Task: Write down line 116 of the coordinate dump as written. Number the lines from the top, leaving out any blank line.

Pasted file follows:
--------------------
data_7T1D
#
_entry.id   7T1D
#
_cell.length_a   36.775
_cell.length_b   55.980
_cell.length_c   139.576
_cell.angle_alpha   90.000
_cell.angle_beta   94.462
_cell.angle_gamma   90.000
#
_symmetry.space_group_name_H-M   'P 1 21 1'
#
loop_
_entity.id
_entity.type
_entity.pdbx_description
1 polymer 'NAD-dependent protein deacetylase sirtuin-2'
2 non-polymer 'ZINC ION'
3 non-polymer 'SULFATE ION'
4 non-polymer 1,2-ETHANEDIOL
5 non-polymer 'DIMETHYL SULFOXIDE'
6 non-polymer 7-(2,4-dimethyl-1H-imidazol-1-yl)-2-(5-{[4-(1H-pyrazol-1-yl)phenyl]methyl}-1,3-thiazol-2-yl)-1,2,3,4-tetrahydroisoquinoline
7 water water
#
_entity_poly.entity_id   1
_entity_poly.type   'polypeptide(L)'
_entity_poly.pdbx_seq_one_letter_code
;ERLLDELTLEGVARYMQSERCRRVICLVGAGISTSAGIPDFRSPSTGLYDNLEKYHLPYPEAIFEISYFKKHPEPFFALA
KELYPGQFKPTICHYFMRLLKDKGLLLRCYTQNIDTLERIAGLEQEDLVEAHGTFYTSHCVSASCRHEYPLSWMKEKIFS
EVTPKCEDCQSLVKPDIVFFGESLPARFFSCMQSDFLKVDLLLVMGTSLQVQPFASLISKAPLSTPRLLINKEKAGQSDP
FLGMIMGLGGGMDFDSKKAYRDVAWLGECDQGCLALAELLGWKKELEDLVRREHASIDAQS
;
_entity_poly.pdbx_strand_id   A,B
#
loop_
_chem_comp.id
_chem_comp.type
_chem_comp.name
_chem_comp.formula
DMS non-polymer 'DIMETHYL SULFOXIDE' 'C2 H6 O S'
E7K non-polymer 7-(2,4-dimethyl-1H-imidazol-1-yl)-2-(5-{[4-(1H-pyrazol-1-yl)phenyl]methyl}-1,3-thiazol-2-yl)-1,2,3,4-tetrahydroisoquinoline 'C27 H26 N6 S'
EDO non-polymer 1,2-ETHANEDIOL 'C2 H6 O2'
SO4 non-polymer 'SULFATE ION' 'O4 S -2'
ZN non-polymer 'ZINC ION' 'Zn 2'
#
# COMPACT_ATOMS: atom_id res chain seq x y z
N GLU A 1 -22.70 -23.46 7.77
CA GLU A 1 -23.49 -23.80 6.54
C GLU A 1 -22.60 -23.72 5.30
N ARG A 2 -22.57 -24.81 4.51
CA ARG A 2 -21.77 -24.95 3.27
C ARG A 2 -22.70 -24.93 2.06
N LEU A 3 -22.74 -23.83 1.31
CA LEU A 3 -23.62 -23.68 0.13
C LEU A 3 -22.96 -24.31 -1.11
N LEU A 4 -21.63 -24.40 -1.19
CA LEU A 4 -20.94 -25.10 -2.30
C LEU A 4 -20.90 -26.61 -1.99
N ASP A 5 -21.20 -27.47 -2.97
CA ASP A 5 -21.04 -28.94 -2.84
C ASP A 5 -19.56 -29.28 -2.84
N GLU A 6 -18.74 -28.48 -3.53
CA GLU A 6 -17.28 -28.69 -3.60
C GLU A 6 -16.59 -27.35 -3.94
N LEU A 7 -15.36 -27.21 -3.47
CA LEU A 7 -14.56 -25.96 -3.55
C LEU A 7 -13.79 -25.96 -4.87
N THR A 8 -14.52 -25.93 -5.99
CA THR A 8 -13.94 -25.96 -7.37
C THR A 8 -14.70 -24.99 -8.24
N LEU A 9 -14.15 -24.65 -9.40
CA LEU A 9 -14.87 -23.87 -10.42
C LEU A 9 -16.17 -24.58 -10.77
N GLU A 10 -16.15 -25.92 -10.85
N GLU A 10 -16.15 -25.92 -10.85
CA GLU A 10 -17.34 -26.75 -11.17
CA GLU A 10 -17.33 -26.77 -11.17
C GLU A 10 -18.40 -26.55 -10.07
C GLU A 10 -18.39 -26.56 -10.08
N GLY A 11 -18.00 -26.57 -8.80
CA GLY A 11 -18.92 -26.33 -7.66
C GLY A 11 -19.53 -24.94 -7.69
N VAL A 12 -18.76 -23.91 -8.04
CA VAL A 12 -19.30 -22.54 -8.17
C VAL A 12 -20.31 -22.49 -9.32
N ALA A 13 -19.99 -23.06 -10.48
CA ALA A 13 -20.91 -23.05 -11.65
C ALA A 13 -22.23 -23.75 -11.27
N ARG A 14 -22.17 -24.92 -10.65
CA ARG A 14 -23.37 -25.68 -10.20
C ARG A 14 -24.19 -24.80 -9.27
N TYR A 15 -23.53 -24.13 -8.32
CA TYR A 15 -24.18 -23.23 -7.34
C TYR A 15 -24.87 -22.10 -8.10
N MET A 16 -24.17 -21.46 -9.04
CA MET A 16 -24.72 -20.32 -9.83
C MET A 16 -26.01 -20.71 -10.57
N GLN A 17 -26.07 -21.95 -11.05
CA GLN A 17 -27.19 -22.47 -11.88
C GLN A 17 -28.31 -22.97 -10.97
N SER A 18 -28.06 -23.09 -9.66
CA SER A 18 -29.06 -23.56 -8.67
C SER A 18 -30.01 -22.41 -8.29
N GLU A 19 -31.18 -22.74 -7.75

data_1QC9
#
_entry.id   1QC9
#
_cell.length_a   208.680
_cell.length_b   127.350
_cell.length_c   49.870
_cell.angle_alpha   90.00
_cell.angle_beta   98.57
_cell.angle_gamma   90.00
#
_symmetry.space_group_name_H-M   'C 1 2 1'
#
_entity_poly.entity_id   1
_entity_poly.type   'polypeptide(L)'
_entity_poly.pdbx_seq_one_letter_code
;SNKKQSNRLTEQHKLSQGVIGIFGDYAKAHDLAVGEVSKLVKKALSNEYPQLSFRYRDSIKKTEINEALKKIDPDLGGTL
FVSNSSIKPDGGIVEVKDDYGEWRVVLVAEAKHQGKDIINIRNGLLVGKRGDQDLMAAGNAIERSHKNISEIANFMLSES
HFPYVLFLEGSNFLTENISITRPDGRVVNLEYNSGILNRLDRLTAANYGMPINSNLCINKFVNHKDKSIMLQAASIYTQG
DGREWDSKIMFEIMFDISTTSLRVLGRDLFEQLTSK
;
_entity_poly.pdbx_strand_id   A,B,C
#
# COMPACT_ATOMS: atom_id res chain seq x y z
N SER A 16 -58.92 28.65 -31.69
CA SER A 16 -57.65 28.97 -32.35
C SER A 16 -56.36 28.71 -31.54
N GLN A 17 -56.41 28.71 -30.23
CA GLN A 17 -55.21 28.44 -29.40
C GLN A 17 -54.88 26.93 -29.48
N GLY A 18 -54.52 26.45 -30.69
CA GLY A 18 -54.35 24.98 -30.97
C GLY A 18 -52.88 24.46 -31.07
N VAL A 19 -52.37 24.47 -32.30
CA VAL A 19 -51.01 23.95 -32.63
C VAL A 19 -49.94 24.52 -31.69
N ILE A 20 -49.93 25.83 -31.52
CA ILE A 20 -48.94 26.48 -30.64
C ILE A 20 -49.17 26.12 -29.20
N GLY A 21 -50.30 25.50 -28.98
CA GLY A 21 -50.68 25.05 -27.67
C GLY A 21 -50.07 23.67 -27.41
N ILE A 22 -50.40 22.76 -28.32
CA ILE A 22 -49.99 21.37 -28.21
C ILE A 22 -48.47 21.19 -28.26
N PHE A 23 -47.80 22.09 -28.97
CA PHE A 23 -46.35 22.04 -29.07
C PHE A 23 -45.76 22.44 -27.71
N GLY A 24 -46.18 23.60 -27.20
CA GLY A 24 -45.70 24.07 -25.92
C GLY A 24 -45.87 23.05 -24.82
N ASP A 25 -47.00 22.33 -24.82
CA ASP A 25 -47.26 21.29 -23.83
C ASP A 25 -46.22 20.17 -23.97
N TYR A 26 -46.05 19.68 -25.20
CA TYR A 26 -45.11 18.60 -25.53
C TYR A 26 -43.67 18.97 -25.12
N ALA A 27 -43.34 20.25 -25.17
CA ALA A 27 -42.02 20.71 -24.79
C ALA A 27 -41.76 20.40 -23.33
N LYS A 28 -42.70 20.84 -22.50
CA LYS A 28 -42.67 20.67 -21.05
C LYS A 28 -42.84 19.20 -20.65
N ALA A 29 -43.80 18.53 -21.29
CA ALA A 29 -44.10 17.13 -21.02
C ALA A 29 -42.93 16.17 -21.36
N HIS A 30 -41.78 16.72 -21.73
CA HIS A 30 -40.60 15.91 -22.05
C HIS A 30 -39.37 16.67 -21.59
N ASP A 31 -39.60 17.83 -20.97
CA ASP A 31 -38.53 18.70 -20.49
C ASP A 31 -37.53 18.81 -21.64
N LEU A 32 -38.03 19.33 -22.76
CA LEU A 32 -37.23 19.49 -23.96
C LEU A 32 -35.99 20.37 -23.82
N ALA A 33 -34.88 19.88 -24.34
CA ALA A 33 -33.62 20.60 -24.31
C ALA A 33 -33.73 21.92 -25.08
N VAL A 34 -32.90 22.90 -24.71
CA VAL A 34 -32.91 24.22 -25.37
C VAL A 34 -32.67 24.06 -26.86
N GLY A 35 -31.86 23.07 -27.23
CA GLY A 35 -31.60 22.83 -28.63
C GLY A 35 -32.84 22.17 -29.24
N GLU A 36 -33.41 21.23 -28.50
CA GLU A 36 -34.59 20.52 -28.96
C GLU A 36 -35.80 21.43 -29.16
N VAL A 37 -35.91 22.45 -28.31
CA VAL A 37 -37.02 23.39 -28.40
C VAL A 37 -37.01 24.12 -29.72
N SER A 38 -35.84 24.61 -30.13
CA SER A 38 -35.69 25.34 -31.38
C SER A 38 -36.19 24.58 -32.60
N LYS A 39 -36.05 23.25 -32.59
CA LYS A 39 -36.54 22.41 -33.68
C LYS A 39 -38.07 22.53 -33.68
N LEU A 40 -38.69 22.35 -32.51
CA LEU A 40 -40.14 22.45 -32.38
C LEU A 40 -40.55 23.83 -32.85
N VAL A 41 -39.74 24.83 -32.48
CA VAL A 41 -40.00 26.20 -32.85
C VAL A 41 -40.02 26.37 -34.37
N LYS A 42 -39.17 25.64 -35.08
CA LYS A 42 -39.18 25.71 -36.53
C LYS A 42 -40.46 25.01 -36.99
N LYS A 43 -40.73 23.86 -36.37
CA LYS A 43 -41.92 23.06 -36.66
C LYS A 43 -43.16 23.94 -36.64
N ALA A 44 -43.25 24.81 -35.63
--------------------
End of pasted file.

#